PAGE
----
Dear Slate Explainer,
I’ve been enjoying my fair share of watermelon during this hot summer. Perhaps to the dismay of the watermelon seed spitting champs of Luling, Texas (as well as greenhorn porch-swingers and curb jockeys all over the South), I always buy seedless watermelon. However, it has always bothered me that there are all those little white seeds or “seedlets” in there, as well as the occasional “normal” black seed.
Why does so-called seedless watermelon have seeds? Seedless oranges and grapes generally have no seeds whatsoever. I buy seedless fruit because I don’t have the patience for the oral gymnastics of sifting through seeds. What gives?
Czardoz Contra World
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A few days ago, I emailed a version of the above to the Slate Explainer, a column that answers questions “about today’s news.” Not directly factual questions about specific events, which would be boring, but rather, thematically germane questions, the kinds of quandaries that particular events get you thinking about. So you would likely find a question about choreographing fireworks displays during the Fourth of July, or a question about lethal doses of radiation during the Fukushima nuclear tragedy in Japan, or even a question about the various spellings of Gadhafi (Qaddafi?) during the apex of Libyan revolution coverage.
I especially enjoy questions that address cultural touchstones, things that everyone has some experience with, for example: what happens if you eat the silica gel that’s packed in with your ramen packages and Blu-ray players? And I can’t help reveling in questions with some lurid fascination, like: would your dog eat your dead body? Or, what does whale taste like?
So, do you think they’ll answer my question on the website? I hope so, because I certainly think it has more entertainment value and intellectual breadth than, say, whether someone can really make you go to rehab, or how the NFL’s collective bargaining agreement compares to that in the other major sports.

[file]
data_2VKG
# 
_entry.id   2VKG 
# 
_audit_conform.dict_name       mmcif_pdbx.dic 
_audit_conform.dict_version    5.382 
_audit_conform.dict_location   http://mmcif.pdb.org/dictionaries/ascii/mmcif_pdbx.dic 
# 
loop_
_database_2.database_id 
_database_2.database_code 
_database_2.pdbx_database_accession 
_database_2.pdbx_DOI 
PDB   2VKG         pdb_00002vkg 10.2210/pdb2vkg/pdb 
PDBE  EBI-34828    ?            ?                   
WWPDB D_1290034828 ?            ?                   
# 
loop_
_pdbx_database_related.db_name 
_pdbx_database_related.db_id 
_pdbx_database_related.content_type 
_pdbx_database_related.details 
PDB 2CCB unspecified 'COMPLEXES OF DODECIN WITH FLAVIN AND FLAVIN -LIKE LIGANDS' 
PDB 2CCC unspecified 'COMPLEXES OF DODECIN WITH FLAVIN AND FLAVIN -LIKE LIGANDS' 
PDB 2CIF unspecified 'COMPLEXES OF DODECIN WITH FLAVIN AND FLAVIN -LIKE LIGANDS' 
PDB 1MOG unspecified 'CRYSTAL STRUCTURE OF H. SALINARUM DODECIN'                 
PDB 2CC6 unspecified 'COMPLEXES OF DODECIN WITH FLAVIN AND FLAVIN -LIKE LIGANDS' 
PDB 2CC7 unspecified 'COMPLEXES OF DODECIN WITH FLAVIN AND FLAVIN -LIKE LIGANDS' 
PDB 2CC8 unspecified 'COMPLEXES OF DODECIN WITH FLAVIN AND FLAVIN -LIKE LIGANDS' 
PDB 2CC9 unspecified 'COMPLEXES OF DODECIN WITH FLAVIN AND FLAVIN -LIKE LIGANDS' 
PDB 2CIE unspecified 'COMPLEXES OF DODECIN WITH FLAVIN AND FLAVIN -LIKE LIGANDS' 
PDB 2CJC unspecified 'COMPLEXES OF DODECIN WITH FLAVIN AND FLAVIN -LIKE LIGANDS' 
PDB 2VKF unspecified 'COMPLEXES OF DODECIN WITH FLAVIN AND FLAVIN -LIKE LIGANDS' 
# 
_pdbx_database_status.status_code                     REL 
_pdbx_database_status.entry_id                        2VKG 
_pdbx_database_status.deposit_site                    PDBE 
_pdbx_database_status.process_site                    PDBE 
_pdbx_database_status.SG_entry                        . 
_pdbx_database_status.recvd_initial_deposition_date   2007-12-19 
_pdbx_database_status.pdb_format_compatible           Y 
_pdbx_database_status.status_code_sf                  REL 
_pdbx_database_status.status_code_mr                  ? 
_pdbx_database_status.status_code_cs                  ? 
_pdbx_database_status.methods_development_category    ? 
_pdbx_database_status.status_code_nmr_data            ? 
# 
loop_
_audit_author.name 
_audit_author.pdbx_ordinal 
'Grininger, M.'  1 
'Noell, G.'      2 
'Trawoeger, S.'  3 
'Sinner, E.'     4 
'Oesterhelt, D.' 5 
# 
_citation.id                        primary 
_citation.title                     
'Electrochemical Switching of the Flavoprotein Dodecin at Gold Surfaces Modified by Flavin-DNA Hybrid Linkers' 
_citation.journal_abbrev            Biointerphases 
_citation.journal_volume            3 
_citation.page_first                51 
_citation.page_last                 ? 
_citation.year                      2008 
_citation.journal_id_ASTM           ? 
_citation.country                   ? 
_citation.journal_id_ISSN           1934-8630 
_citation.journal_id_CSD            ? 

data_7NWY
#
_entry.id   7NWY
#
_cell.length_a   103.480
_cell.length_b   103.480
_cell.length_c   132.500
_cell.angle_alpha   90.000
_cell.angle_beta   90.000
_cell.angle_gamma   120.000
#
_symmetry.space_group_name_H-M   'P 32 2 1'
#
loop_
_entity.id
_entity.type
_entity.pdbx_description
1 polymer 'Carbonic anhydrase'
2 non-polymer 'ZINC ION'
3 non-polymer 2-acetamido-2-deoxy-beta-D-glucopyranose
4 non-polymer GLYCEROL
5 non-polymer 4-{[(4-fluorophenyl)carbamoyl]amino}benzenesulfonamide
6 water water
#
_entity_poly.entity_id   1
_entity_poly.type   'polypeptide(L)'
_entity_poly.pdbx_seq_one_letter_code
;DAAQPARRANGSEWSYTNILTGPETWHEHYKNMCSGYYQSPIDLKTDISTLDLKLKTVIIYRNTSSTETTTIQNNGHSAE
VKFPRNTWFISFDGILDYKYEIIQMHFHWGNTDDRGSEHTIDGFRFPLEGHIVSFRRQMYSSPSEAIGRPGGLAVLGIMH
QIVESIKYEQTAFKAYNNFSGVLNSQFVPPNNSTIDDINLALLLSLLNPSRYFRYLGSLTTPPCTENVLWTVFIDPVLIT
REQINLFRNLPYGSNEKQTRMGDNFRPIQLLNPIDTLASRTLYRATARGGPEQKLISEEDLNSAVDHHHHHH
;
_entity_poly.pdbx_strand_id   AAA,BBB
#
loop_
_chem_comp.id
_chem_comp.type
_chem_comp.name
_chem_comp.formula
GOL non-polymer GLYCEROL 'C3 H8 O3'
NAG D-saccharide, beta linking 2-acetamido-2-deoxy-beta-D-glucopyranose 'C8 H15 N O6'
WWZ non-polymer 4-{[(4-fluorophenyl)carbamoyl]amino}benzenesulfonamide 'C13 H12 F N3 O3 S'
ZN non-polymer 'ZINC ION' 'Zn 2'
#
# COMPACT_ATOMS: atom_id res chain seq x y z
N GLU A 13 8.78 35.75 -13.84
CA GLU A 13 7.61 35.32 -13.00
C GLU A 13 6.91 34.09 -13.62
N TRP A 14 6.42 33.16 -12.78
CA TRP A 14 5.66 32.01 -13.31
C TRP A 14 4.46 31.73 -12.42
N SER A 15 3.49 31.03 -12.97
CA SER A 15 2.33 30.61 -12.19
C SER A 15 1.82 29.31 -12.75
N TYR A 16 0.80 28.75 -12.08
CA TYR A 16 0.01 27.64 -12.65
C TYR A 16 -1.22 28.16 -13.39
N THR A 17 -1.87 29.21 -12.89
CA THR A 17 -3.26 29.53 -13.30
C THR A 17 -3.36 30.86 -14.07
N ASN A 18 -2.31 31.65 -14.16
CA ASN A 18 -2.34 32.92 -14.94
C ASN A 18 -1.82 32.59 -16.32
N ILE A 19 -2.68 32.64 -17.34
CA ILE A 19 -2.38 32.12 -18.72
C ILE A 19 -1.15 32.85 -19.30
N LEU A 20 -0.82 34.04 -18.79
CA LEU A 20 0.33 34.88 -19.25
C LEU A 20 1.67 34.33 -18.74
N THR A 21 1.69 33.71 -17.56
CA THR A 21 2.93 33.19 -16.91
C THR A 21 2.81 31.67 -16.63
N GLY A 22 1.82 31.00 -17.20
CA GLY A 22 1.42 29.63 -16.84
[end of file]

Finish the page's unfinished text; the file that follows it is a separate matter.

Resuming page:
Is it petty of me to say that I am terminally annoyed with the white seedlets in seedless watermelon, from both mouthfeel and nomenclatural standpoints? The former point is obvious; the latter, well, in a marketplace that has established the meaning of “seedless” to mean “without seeds” for other fruits, isn’t it somewhat fraudulent for the watermelon to gallivant through the produce section under the same banner? Wouldn’t it be more honest to call it a “white seed” watermelon as opposed to a “normal” or “black seed” watermelon? Actually, who’s to say what’s normal? I wasn’t aware until researching this issue that the familiar yellow Cavendish banana is actually a “seedless” fruit, produced through vegetative reproduction rather than sexual reproduction. They seem pretty normal to me!
In an era where the bioengineering of food is commonplace, where inaccurate and misleading labels are as old as Rhode Island and the Indians of Christopher Columbus, and where getting a raw deal is considered business as usual, perhaps we’ve lost our innocence on numerous fronts. It’s a loss I can bear, but in the absence of innocence, I should like very much to retain my sense of outrage.
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During the course of writing this post, I received an email response from Daniel Engber, Explainer editor, who told me that they “might answer some version of it tomorrow.” Cross your fingers!